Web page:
Blockchain networks exist in multiple forms depending on their varying properties like participant identities, the extent of decentralization, consensus protocols, energy consumption, privacy levels, speed, and scalability.
The two most common classifications are public and private blockchains, with the latter consisting of a partially decentralized sub-network called consortium or federated blockchain. Some experts in the field, such as Vitalik Buterin in his 2015 article On Public and Private Blockchains, even regard consortium blockchains as an independent blockchain.
Other well-known classifications of blockchain applications include permissionless versus permissioned platforms, which determine the level of access and the restrictions placed on those with permission.
Both categories are often confused together, with many mistaking public blockchains for permissionless blockchains and private/consortium blockchains for permissioned blockchains. However, this is untrue, as public blockchains could also be permissioned.
Since blockchain as a concept is complex, fast-paced, and ever-evolving, definitions and classifications may still be hazy sometimes. As financial technology keeps advancing, futuristic models of transaction flows and applications continue to emerge, along with improved definitions and distinct classifications.
Different Kinds of Blockchain Networks
Permissioned versus permissionless blockchains
Permissioned blockchains can be distinguished from permissionless ones by the access control measures placed on the network. A permissionless blockchain is an open ecosystem where anyone can join the network and participate without restrictions. These blockchains do not require any prior approval to access the platform or validate transactions.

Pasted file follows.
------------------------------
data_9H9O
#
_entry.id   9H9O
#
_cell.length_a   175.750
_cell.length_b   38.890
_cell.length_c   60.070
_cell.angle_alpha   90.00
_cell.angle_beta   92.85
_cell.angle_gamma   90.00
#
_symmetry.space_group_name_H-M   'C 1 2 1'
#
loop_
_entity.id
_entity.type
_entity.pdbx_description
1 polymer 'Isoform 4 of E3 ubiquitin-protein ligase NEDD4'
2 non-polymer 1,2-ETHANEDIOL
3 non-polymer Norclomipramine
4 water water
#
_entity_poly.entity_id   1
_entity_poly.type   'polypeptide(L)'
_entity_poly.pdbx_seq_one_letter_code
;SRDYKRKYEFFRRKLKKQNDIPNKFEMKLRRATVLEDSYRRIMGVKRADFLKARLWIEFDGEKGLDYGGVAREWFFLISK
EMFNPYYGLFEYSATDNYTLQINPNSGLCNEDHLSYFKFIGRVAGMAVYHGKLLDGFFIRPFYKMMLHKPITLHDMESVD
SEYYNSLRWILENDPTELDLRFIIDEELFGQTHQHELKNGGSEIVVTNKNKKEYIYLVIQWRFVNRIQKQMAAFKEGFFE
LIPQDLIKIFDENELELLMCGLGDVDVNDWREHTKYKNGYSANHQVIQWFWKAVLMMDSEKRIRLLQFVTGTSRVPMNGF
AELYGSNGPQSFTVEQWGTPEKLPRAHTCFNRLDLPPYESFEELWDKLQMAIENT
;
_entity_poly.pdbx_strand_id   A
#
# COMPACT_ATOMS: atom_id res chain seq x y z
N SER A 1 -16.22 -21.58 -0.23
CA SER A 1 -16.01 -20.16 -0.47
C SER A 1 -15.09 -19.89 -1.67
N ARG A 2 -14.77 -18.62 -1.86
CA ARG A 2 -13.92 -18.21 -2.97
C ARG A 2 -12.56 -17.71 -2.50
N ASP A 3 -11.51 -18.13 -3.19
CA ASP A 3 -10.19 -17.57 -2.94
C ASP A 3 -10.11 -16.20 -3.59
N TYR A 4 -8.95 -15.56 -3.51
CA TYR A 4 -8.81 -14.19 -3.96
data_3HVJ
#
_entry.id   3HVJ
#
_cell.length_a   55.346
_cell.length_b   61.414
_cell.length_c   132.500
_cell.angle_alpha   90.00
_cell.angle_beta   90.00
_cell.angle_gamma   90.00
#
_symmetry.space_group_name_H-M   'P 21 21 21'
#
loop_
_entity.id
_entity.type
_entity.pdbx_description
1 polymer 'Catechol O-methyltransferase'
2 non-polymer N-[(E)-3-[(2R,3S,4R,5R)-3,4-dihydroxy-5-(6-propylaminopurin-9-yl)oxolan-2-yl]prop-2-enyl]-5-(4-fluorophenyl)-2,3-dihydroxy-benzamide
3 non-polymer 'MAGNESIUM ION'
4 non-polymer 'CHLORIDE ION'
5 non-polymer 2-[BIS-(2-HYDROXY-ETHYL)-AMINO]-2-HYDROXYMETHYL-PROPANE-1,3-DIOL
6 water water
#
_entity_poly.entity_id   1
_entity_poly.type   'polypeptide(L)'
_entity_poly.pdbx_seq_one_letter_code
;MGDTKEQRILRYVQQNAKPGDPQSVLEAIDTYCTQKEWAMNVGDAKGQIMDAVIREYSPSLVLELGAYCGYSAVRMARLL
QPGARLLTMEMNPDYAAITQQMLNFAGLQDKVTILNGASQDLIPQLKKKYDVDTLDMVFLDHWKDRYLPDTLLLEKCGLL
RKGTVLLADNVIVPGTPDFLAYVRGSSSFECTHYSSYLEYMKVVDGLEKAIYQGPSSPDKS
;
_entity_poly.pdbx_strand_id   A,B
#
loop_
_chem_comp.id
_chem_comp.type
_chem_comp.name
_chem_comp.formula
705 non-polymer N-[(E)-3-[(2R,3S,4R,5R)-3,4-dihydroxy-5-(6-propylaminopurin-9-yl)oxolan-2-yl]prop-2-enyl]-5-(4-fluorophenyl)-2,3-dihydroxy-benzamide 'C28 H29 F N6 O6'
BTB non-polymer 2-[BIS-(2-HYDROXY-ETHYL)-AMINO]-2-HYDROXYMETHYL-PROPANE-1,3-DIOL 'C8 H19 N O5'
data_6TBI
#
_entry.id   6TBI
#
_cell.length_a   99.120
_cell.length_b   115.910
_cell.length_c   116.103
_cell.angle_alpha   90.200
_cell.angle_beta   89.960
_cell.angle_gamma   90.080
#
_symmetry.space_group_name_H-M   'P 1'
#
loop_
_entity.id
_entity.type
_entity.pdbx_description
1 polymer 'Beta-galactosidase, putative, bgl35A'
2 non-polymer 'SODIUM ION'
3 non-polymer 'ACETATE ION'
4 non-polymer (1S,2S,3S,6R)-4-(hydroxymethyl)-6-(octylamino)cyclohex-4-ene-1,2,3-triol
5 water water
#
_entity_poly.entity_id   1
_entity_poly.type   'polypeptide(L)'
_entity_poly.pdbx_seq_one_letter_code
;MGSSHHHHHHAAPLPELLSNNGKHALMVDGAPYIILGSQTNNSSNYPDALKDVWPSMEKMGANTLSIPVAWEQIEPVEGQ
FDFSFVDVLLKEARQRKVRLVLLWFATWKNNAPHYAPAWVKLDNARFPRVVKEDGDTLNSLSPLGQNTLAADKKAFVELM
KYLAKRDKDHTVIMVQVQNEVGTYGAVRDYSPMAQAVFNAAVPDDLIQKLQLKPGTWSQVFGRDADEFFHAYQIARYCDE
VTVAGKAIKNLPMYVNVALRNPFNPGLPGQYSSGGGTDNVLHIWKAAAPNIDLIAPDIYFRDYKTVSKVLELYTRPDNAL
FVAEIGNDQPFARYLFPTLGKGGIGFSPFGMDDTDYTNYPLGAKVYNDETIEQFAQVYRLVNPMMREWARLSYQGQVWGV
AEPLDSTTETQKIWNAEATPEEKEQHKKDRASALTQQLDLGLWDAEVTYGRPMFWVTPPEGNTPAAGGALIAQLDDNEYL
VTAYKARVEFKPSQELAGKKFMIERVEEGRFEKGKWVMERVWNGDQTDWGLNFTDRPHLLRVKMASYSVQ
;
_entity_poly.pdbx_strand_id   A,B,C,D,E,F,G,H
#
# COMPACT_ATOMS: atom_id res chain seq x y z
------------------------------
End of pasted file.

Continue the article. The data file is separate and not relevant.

On the other hand, a permissioned blockchain is a closed network where access is granted only to specified participants, based on the type of platform, i.e., public, private, or consortium. Platform administrators can configure multiple access levels to allow participants to read data, propose a new transaction, or create new blocks of transactions. Although permissionless blockchains like Bitcoin are more commonly known, many platform creators offer permissioned blockchains for international trade purposes.
Public versus private/consortium blockchains
Participants of public blockchains are not regulated or managed by any central authority and also have equal rights on all decisions. By keeping a public record of the transactions and permitting users to transact anonymously, public blockchain platforms maintain transparency and user privacy at all times. Public blockchain systems operate on a consensus mechanism, relying on the nodes to verify and then record transactions on the ledger.
Public blockchain platforms like Bitcoin incentivize users to reach consensus by offering cryptocurrencies as a reward for verifying transactions. The first miner, or validator, to complete the verification process solving complicated mathematical puzzles earns the reward. Users further incentivize miners to prioritize their verification by paying transaction fees, which significantly vary from platform to platform. Comparatively, Bitcoin charges the highest transaction fees, reaching an average of 11 US dollars per transaction back in November 2017, causing many within the community to argue that the system had reached its limit.